Orthorexia nervosa, the “health food eating disorder”, gets its name from the Greek word ortho, meaning straight, proper or correct. This exaggerated focus on food can be seen today in some people who follow lifestyle movements such as “raw”, “clean” and “paleo”.
American doctor Steven Bratman coined the term “orthorexia nervosa” in 1997 some time after his experience in a commune in upstate New York. It was there he developed an unhealthy obsession with eating “proper” food:
All I could think about was food. But even when I became aware that my scrabbling in the dirt after raw vegetables and wild plants had become an obsession, I found it terribly difficult to free myself. I had been seduced by righteous eating.
Bratman’s description draws parallels with many modern dietary fads that promise superior health by restricting whole food groups without a medical reason or even a valid scientific explanation.
Raw food followers might meet regularly to “align their bodies, minds and souls” by feasting on “cleansing and immune-boosting” raw foods. Such foods are never heated above 44˚C, so “all the living enzymes in the food remain intact”. No gluten, dairy or “sugar” is allowed.
Clean eaters may follow similar regimes, removing gluten, dairy and even meat from their diets. You might overhear a discussion about “superfood green smoothie” recipes after a yoga class that also happened to “cleanse your gall bladder”.
And finally, around the corner, paleo pushers may “beef up” together with a Crossfit class, followed by a few steaks. Again, with paleo, there is no gluten – or any grains for that matter – and no dairy or other such “toxins” are allowed.
How common is orthorexia?
There is a blurry line separating “normal” healthy eating and orthorexia nervosa, but one way to define the condition is when eating “healthily” causes significant distress or negative consequences in a person’s life.
They may be “plunged into gloom” by eating a piece of bread, become anxious about when their next kale, chia or quinoa hit is coming, or eat only at home where “superfood” intake can be tightly controlled.
Such behaviours can have a significant impact on relationships with family members and friends, let alone on their mental health.
Orthorexia nervosa is not a clinically recognised eating disorder but researchers have developed and tested questionnaires in various populations to get an idea of its prevalence.
Italian researchers developed the ORTO-15 questionnaire in 2005, with a cut-off score below 40 to signify orthorexia nervosa. Scores above 40 can still signify a tendency to pathological eating behaviours and/or obsessive-phobic personality traits.
Questions include: “Does the thought about food worry you for more than three hours a day?” and “Do you feel guilty when transgressing your healthy eating rules?”
Using this questionnaire and cut-off value of 40, another Italian research group reported a prevalence of orthorexia nervosa of 57.6%, with a female-male ratio of two-to-one. However, using a cut-off value of 35, the prevalence reduced to 21%.
Most studies have been conducted in population sub-groups that may be at increased risk for orthorexia nervosa, such as health professionals. Again using the ORTO-15 and a cut-off value of 40, the prevalence of orthorexia nervosa in Turkish medical doctors was 45.5%, in Turkish performance artists it was 56.4% (81.8% in opera singers to 32.1% in ballet dancers) and in ashtanga yoga teachers in Spain, 86.0%.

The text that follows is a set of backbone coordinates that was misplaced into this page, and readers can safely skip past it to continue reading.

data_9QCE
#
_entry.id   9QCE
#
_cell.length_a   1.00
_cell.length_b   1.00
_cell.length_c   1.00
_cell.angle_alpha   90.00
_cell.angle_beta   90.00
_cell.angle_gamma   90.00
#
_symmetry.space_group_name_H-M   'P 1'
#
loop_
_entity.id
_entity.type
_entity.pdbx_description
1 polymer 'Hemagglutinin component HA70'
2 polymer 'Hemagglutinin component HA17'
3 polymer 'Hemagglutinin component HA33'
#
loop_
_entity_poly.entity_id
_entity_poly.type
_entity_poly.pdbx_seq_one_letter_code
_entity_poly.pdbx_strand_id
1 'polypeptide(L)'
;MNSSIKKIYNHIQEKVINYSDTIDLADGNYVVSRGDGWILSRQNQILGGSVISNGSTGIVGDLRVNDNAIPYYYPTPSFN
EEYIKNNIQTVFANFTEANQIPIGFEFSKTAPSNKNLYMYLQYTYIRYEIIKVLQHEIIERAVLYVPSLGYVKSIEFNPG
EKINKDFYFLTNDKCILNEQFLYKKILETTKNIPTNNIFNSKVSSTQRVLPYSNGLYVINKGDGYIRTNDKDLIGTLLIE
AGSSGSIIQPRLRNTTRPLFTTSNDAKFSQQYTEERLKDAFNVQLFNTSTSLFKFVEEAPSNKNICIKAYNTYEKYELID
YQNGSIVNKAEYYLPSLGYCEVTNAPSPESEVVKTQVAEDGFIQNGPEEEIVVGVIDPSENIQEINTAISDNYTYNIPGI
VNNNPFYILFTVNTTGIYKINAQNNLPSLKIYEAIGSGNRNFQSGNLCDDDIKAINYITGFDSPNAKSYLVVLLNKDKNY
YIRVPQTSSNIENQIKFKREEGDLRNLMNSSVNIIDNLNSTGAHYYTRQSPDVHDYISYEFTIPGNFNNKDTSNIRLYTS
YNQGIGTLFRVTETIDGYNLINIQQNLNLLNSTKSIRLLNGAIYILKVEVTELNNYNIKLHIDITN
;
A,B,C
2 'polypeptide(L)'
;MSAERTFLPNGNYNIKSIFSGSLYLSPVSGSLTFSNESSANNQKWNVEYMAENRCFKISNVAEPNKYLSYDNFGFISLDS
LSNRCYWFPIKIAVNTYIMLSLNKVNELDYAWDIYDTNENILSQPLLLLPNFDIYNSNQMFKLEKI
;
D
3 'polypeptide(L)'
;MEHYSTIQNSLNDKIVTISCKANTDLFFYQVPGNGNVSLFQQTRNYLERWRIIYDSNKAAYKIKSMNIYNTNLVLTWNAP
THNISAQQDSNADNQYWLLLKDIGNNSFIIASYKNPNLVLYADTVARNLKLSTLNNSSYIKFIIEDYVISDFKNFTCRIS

Using another questionnaire, the Bratman Test, 12.8% of Austrian dietitians were classified as having orthorexia.
You can test your own tendencies towards orthorexia nervosa using this Bratman test here and access support services via the National Eating Disorder Collaboration page and Body Matters Australasia.
Is it a mental disorder?
Orthorexia nervosa is not listed in the American Psychiatric Association’s Diagnostic and Statistical Manual (DSM-5), which psychologists and psychiatrists use to diagnose mental disorders. The DSM-5 currently lists anorexia nervosa, bulimia nervosa, binge-eating disorder, “other specified feeding or eating disorder” and “unspecified feeding or eating disorder”.
Some clinicians argue orthorexia nervosa should be recognised as a separate eating disorder and have proposed clinical DSM diagnostic criteria. They note distinct pathological behaviours with orthorexia nervosa, including a motivation for feelings of perfection or purity rather than weight loss, as they see with anorexia and bulimia.
Others disagree and argue that it falls in current eating disorder or other mental disorder categories. As Bratman explained in 2010:
At times (but not at all times) orthorexia seems to have elements of OCD (obsessive compulsive disorder). It may also have elements of standard anorexia. But it is often not very much like typical OCD or typical anorexia.
It’s clear that more research is needed on orthorexia nervosa, including its diagnosis and potential DSM listing as an independent eating disorder.
It’s also important to consider that people can move between mental disorder classifications. Sometimes labels may not be as important as providing solutions to patients with disordered eating, such as cognitive-behavioural therapy.
Striking a balance
As a nutritionist and a recovered sufferer of bulimia, I leave you with some advice:
Don’t trust all-devoted kale consumers, including health professionals and celebrities, if their advice isn’t based on scientific evidence.
Don’t make food the most important focus of your life. As Bratman says:
Rather than eat my sprouts (or kale) alone, it would be better for me to share a pizza with some friends.
Try to be a balanced food consumer with a “mostly and sometimes” mantra.
This article was originally published on The Conversation. Author: Rebecca Charlotte Reynolds.